STEPHENS, James. The Crock of Gold. With twelve illustrations in colour and decorative headings and tailpieces by Thomas Mackenzie [BOUND BY BAYNTUN RIVIERE]
1 in stock
London: Macmillan and Co., 1926. Medium octavo. pp. vii, , 228. Bound in full red polished calf by Bayntun Riviere of Bath. Covers framed by triple gilt fillets, enclosing in the centre in gilt a Leprecaun standing beside a Crock of Gold. Spine divided into six panels by five gilt raised bands, title and author in gilt on contrasting morocco labels in the second and third, the remainder tooled in gilt to a centre-and-corner design with a vase tool at centre; fore-edges and doublures gilt; comb-marbled endpapers; red and gold endbands. All edges gilt. Minor rubbing and mild foxing to verso of rear endpaper. A near fine copy.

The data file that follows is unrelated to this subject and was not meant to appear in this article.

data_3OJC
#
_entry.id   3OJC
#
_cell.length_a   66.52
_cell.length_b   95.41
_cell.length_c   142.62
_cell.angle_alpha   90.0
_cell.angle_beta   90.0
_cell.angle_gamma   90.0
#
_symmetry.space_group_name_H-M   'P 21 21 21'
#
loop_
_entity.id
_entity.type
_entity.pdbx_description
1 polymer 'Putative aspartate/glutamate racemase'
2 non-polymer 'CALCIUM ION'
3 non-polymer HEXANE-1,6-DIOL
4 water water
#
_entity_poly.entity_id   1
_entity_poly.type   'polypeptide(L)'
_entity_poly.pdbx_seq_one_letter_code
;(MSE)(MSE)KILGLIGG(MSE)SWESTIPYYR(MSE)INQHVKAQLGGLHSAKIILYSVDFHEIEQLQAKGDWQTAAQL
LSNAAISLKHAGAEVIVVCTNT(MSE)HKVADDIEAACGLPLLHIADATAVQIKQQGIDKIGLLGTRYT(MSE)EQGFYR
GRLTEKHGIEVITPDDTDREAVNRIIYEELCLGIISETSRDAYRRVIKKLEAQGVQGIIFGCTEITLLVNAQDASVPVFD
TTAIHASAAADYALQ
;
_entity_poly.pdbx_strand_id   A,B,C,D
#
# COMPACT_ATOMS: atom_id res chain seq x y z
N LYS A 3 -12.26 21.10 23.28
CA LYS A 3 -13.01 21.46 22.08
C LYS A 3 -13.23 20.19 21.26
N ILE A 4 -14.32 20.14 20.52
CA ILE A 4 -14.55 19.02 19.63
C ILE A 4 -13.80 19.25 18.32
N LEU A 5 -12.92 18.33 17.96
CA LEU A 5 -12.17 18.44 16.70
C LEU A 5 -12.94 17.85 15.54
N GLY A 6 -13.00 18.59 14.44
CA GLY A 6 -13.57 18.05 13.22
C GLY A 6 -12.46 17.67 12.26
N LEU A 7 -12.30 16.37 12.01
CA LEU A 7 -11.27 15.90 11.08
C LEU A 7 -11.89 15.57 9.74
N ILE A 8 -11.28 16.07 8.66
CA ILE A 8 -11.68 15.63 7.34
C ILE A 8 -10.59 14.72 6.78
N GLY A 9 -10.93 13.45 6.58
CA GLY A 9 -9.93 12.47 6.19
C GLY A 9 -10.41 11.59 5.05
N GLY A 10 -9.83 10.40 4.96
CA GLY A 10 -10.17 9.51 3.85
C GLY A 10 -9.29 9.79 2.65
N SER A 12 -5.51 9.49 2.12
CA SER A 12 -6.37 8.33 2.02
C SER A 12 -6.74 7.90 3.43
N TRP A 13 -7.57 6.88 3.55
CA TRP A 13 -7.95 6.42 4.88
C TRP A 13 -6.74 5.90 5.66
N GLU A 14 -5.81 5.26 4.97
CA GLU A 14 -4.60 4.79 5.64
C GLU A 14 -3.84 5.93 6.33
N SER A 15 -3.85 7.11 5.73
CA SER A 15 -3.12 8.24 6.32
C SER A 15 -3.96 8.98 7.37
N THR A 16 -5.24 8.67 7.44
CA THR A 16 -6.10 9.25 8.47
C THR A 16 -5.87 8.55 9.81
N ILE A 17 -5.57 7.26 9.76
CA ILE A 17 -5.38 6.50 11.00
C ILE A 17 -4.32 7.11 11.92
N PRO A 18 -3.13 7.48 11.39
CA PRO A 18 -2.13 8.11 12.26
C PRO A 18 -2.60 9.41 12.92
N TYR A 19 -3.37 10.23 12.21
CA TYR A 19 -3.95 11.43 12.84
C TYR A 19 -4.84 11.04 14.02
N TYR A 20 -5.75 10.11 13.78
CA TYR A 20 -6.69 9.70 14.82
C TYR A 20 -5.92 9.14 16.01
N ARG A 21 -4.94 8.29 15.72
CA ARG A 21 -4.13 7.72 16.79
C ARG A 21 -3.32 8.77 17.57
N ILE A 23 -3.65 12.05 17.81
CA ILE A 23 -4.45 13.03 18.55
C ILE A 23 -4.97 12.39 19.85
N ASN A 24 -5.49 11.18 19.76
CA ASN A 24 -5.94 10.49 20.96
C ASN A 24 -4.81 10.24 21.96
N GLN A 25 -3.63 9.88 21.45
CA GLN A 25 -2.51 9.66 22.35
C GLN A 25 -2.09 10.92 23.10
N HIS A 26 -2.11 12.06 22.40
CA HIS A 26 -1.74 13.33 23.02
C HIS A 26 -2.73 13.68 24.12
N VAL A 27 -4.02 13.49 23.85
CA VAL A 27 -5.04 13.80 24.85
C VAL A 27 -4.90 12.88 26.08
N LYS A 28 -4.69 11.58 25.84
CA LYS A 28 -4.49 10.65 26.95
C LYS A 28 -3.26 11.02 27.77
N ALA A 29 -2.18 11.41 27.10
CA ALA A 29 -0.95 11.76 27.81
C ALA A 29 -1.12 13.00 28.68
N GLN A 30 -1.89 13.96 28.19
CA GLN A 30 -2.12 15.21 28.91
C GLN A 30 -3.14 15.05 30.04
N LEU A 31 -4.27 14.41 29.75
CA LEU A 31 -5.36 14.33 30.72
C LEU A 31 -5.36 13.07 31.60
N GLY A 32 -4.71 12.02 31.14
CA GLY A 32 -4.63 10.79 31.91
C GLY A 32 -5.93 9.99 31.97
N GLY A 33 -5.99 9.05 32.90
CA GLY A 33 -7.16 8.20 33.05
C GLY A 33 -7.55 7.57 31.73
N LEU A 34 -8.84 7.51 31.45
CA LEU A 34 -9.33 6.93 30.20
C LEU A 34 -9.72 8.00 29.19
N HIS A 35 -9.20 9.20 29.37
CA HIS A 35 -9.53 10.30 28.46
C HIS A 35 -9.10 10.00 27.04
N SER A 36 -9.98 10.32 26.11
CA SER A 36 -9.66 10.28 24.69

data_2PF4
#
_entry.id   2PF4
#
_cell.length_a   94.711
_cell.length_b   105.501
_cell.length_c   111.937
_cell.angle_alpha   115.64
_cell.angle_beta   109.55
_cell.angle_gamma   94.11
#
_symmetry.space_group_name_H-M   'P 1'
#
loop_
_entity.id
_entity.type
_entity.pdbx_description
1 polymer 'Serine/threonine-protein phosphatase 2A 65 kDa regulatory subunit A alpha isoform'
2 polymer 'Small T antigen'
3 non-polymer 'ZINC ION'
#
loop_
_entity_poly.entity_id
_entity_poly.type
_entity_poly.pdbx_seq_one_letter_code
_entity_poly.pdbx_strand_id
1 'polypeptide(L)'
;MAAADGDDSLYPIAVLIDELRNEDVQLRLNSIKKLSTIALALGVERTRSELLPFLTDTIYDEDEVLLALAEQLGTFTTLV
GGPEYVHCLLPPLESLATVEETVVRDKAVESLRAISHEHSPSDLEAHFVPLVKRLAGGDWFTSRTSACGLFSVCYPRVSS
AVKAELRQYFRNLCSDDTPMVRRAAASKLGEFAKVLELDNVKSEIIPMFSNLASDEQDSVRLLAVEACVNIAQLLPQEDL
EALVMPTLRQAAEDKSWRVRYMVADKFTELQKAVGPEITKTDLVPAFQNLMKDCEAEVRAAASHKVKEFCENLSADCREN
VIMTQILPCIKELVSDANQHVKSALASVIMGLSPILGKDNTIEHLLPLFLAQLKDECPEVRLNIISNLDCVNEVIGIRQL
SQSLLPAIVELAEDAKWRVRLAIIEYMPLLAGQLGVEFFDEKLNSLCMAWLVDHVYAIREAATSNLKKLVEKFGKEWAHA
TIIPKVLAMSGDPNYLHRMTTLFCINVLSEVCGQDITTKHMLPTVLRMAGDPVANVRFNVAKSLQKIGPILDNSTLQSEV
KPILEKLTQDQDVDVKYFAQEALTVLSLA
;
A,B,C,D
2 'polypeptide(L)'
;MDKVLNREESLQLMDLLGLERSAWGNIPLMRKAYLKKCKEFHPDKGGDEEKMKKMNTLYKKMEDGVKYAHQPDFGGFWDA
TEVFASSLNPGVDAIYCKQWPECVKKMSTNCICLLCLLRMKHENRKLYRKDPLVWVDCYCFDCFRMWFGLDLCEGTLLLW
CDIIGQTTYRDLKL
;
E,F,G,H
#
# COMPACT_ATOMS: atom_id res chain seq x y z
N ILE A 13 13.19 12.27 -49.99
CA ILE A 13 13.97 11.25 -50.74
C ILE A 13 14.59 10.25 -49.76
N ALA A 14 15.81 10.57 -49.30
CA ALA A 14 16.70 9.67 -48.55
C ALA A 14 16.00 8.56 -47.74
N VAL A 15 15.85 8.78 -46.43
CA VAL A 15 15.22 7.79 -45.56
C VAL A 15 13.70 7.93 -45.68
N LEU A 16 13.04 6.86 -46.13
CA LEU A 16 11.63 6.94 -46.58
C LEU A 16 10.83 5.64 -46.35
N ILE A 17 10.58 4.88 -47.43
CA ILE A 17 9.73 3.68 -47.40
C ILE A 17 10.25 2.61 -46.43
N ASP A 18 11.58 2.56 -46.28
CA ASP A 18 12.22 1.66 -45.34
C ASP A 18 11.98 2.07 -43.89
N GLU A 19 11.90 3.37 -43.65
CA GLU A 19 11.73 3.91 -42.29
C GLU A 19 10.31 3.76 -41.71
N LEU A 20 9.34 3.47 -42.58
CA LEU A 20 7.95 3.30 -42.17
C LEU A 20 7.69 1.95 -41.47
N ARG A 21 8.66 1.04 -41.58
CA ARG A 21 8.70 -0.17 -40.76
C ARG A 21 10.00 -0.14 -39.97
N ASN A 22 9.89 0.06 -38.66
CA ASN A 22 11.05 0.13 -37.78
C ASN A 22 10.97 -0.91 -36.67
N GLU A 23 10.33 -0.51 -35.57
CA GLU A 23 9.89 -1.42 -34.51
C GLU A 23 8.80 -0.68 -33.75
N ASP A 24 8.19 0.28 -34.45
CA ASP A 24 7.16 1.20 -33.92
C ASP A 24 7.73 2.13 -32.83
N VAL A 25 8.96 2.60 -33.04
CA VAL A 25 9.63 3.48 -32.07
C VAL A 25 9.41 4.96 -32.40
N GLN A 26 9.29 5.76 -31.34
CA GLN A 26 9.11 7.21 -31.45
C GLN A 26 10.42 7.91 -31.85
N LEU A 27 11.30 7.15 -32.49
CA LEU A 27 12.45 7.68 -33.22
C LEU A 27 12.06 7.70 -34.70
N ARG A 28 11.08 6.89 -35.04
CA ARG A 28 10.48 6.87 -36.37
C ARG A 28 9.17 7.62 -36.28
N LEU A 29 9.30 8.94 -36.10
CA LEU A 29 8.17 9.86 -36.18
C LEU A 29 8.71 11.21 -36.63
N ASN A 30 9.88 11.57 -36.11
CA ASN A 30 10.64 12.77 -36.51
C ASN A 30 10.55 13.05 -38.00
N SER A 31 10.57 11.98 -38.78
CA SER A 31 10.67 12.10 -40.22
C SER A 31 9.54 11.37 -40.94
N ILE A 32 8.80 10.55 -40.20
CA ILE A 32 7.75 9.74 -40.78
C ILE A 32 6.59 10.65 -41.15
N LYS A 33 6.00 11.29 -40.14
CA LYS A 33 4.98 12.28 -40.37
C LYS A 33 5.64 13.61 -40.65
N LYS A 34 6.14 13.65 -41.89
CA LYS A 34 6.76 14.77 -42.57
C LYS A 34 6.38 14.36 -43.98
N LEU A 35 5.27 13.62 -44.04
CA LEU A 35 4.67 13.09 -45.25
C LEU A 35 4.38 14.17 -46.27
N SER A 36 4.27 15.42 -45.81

James Stephens (1880-1950), was a poet, novelist, and storyteller. His father died when he was two, and on his mother’s remarriage he was sent to an orphanage. He ran away and found employment as a solicitor’s clerk in Dublin. From 1907 he contributed poems, stories and essays to Arthur Griffith’s nationalist newspaper ‘Sinn Féin’. He also contributed to James Larkin’s ‘The Irish Worker’. This novel mixes realism, fairy tale, and fantasy. ‘The Crock of Gold’ concerns the separate quests undertaken by the Philosopher, the Thin Woman of lnis Magrath (his wife), and Caitilin Ní Murrachu (a peasant girl), during which they meet with the gods Pan and Angus Óg
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